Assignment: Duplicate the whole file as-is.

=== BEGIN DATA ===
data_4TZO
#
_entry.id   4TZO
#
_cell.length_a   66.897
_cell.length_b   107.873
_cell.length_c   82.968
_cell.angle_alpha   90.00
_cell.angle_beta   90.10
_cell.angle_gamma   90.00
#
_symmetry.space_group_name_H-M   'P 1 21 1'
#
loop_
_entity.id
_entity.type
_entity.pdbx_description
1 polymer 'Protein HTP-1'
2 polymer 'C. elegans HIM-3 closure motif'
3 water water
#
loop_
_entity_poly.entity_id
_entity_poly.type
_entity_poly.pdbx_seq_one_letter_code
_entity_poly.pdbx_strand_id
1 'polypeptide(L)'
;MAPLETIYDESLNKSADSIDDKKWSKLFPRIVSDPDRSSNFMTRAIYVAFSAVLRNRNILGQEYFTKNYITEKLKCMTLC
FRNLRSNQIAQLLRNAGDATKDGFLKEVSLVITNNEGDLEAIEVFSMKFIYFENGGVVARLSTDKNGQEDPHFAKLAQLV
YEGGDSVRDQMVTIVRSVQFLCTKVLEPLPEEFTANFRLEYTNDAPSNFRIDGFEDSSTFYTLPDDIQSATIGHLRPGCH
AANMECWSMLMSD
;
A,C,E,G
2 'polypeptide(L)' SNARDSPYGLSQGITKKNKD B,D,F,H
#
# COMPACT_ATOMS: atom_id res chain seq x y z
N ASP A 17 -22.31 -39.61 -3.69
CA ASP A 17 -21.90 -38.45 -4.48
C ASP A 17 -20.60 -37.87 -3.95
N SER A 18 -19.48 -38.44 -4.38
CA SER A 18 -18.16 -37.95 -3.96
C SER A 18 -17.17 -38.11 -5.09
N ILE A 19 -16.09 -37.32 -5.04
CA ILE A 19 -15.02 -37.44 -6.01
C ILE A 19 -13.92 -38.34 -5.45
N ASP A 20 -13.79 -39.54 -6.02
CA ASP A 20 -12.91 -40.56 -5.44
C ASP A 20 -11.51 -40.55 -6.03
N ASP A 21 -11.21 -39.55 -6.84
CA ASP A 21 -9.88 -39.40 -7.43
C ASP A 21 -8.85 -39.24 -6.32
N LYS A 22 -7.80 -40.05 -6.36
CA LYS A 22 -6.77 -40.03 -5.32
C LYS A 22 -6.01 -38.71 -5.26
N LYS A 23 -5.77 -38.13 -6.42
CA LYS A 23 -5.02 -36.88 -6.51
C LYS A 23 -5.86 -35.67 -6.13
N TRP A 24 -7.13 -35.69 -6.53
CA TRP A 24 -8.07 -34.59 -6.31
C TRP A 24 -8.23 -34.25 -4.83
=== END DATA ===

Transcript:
data_4TZO
#
_entry.id   4TZO
#
_cell.length_a   66.897
_cell.length_b   107.873
_cell.length_c   82.968
_cell.angle_alpha   90.00
_cell.angle_beta   90.10
_cell.angle_gamma   90.00
#
_symmetry.space_group_name_H-M   'P 1 21 1'
#
loop_
_entity.id
_entity.type
_entity.pdbx_description
1 polymer 'Protein HTP-1'
2 polymer 'C. elegans HIM-3 closure motif'
3 water water
#
loop_
_entity_poly.entity_id
_entity_poly.type
_entity_poly.pdbx_seq_one_letter_code
_entity_poly.pdbx_strand_id
1 'polypeptide(L)'
;MAPLETIYDESLNKSADSIDDKKWSKLFPRIVSDPDRSSNFMTRAIYVAFSAVLRNRNILGQEYFTKNYITEKLKCMTLC
FRNLRSNQIAQLLRNAGDATKDGFLKEVSLVITNNEGDLEAIEVFSMKFIYFENGGVVARLSTDKNGQEDPHFAKLAQLV
YEGGDSVRDQMVTIVRSVQFLCTKVLEPLPEEFTANFRLEYTNDAPSNFRIDGFEDSSTFYTLPDDIQSATIGHLRPGCH
AANMECWSMLMSD
;
A,C,E,G
2 'polypeptide(L)' SNARDSPYGLSQGITKKNKD B,D,F,H
#
# COMPACT_ATOMS: atom_id res chain seq x y z
N ASP A 17 -22.31 -39.61 -3.69
CA ASP A 17 -21.90 -38.45 -4.48
C ASP A 17 -20.60 -37.87 -3.95
N SER A 18 -19.48 -38.44 -4.38
CA SER A 18 -18.16 -37.95 -3.96
C SER A 18 -17.17 -38.11 -5.09
N ILE A 19 -16.09 -37.32 -5.04
CA ILE A 19 -15.02 -37.44 -6.01
C ILE A 19 -13.92 -38.34 -5.45
N ASP A 20 -13.79 -39.54 -6.02
CA ASP A 20 -12.91 -40.56 -5.44
C ASP A 20 -11.51 -40.55 -6.03
N ASP A 21 -11.21 -39.55 -6.84
CA ASP A 21 -9.88 -39.40 -7.43
C ASP A 21 -8.85 -39.24 -6.32
N LYS A 22 -7.80 -40.05 -6.36
CA LYS A 22 -6.77 -40.03 -5.32
C LYS A 22 -6.01 -38.71 -5.26
N LYS A 23 -5.77 -38.13 -6.42
CA LYS A 23 -5.02 -36.88 -6.51
C LYS A 23 -5.86 -35.67 -6.13
N TRP A 24 -7.13 -35.69 -6.53
CA TRP A 24 -8.07 -34.59 -6.31
C TRP A 24 -8.23 -34.25 -4.83